Hot Air Balloon Rally Fragneto Monforte Benevento Italy.
The history buff in you will certainly appreciate the many other historical sites in this area. For example, Emperor Hadrian constructed a theatre, which at one point could house about 10,000 spectators. The theatre is now used for theatre, dance and opera. The Ponte Leproso, a bridge still used today that was on the Via Appia over the Sabato River is a wonder of ancient architecture and engineering. In addition, in some of the old houses in this area, you can still see some ancient fragments and inscriptions that were built in to these structures.
Other than the Arch of Trajan the most visible piece of history here is the castle of Benevento, or Rocca dei Rettori. It sits at the highest point in town and was used by many different people occupying this town at different stages. Inside the Palazzo della Prefettura portion of the castle is a museum with contemporary art.
Other notable spots of interest include the Santa Sofia, with its signature bell tower, which dates back to 760, Sant’Ilario dating back to the 6th and 7th centuries, the Palazzo di Paolo V from the 16th century, the church of San Salvatore, from the High Middle Ages and the Cathedral of Santa Maria Assunta dating back from the 9th century.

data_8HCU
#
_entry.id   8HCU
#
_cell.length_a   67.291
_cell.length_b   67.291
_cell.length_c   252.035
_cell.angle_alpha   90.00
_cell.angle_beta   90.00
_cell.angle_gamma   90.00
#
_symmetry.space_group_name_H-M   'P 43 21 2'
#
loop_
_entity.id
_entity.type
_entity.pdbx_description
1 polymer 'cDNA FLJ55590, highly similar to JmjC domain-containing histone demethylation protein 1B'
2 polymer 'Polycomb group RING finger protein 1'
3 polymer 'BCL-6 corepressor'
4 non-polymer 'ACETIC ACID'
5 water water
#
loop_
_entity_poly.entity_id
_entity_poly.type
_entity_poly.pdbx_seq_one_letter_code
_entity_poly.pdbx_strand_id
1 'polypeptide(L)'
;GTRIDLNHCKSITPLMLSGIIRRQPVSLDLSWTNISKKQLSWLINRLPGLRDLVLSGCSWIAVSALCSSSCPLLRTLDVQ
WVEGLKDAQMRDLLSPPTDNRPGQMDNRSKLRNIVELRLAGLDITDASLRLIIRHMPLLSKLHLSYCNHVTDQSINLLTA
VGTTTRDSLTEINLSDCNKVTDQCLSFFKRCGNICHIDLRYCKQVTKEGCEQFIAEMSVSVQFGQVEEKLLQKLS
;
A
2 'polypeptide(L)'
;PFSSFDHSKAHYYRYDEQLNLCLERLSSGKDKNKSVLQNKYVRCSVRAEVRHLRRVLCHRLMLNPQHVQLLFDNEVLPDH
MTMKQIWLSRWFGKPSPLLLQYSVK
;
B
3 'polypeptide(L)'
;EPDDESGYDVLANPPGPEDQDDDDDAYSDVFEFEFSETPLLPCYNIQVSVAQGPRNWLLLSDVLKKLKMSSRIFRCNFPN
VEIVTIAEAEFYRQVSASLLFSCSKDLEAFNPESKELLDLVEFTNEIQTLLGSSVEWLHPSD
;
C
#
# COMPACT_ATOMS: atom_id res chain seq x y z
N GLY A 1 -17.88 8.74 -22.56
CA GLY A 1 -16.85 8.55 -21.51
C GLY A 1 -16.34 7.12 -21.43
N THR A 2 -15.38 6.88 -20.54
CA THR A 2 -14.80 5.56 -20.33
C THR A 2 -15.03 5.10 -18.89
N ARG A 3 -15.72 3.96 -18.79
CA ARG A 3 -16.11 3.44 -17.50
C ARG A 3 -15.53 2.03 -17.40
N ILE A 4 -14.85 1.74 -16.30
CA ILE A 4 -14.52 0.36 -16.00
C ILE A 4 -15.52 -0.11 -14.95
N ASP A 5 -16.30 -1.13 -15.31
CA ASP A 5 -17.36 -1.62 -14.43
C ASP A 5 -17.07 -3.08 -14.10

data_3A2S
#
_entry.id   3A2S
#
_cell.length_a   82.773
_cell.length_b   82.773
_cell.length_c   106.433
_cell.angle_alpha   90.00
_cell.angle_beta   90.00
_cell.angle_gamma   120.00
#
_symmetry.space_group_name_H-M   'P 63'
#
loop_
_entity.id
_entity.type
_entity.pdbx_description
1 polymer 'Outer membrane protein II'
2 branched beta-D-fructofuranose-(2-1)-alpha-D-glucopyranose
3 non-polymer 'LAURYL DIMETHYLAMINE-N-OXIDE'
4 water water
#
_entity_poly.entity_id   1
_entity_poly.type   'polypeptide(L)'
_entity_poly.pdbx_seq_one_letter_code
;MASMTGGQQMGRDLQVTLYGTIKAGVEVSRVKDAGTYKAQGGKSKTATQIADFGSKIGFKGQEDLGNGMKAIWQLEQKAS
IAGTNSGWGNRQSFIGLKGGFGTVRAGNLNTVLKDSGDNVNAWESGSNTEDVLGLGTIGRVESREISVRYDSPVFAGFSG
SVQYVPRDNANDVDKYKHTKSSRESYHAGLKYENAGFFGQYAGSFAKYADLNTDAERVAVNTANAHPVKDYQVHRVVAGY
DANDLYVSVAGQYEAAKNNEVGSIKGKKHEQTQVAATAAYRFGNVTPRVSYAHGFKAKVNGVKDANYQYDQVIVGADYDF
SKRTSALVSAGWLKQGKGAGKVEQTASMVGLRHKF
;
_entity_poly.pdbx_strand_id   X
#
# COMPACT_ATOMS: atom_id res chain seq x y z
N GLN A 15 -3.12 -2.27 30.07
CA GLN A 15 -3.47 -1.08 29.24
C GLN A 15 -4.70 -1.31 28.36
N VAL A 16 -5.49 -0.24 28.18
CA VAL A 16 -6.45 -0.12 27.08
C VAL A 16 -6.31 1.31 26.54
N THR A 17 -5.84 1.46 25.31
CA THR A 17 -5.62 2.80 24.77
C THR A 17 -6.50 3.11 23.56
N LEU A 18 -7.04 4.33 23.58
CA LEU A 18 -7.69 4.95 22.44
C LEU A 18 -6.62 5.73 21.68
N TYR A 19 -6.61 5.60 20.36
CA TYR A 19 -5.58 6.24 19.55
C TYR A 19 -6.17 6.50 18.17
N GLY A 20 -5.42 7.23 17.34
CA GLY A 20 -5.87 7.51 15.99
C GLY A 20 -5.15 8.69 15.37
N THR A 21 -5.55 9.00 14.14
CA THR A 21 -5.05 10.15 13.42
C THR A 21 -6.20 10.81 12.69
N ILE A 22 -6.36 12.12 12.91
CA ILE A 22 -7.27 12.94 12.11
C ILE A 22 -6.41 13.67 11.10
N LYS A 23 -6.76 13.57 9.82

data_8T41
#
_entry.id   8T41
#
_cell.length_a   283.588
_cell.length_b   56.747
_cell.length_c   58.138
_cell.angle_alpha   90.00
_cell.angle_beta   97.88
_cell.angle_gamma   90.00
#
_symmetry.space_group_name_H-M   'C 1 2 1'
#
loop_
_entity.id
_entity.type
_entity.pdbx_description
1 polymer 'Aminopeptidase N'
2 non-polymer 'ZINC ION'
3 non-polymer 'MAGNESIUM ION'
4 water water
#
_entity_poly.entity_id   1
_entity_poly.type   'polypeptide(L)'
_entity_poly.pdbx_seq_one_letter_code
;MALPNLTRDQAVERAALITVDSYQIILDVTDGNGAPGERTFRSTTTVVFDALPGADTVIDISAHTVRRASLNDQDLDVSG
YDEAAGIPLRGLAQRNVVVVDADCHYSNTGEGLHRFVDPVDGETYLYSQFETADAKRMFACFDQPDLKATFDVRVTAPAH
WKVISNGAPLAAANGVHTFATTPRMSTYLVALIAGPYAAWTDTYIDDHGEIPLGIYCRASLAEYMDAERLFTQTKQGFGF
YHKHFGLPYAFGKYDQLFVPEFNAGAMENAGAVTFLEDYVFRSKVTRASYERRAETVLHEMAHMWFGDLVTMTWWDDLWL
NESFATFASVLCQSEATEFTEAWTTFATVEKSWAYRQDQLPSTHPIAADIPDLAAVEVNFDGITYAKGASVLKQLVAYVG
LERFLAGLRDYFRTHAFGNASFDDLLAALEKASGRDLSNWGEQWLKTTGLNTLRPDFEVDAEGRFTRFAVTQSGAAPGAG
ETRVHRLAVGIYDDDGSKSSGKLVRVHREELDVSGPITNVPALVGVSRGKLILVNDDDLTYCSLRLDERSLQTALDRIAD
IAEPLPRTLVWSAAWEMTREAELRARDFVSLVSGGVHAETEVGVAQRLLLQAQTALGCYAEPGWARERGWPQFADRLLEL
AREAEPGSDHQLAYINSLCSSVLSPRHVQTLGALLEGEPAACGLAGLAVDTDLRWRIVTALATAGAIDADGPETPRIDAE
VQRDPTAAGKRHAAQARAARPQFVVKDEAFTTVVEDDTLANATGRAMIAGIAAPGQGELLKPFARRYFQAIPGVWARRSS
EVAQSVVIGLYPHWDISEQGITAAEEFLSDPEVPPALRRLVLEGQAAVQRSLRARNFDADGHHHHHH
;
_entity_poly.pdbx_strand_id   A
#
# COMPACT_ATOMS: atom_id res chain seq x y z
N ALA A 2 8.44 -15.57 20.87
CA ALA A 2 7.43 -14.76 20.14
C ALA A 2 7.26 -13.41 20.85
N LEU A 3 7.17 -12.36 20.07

A walk through the city and surrounding area is a walk through time. Each ancient edifice tells another story of what life was like in Benevento and how it came to be what it is today.
The economy of Benevento reflects its surroundings. It is mainly agricultural and food processing including the unique flavors of Strega candy and Strega liqueur. The word “strega” in Italian means witch. At times the city has been called the city of witches. You will find references to this lore in different parts of Benevento’s culture.
The city is easily accessible from Rome and Naples by car with easy connection to both cities, as well as by train. So, if you are in either city and want to take a trip this way, the road to Benevento is an easy course.
After your trip here and a walk through some of the Roman monuments, you can grab a coffee at many of the cafes surrounding the Piazza Roma. This wide pedestrian street is at the center of town and runs between the castle and bell tower of Santa Sofia church. After a stroll down the Piazza Roma you may want to take in the Piazza Risorgimento and Piazza Santa Maria. Both of these spots open up their marketplace activities a couple of days during the week. Similar in style to American flea markets, you will find a variety of all things unique to Benevento at each vendor stop.
Benevento, rich in history and culture, presents a pleasant change to the traditional and heavy tourist areas of nearby Naples and the Amalfi Coast. The city provides the traveler with an opportunity to experience a little bit of a southern Italian town. Its unique combination of mountains, ancient ruins, and rural setting lets one absorb the more typical feel of daily life.
By Mike Mancini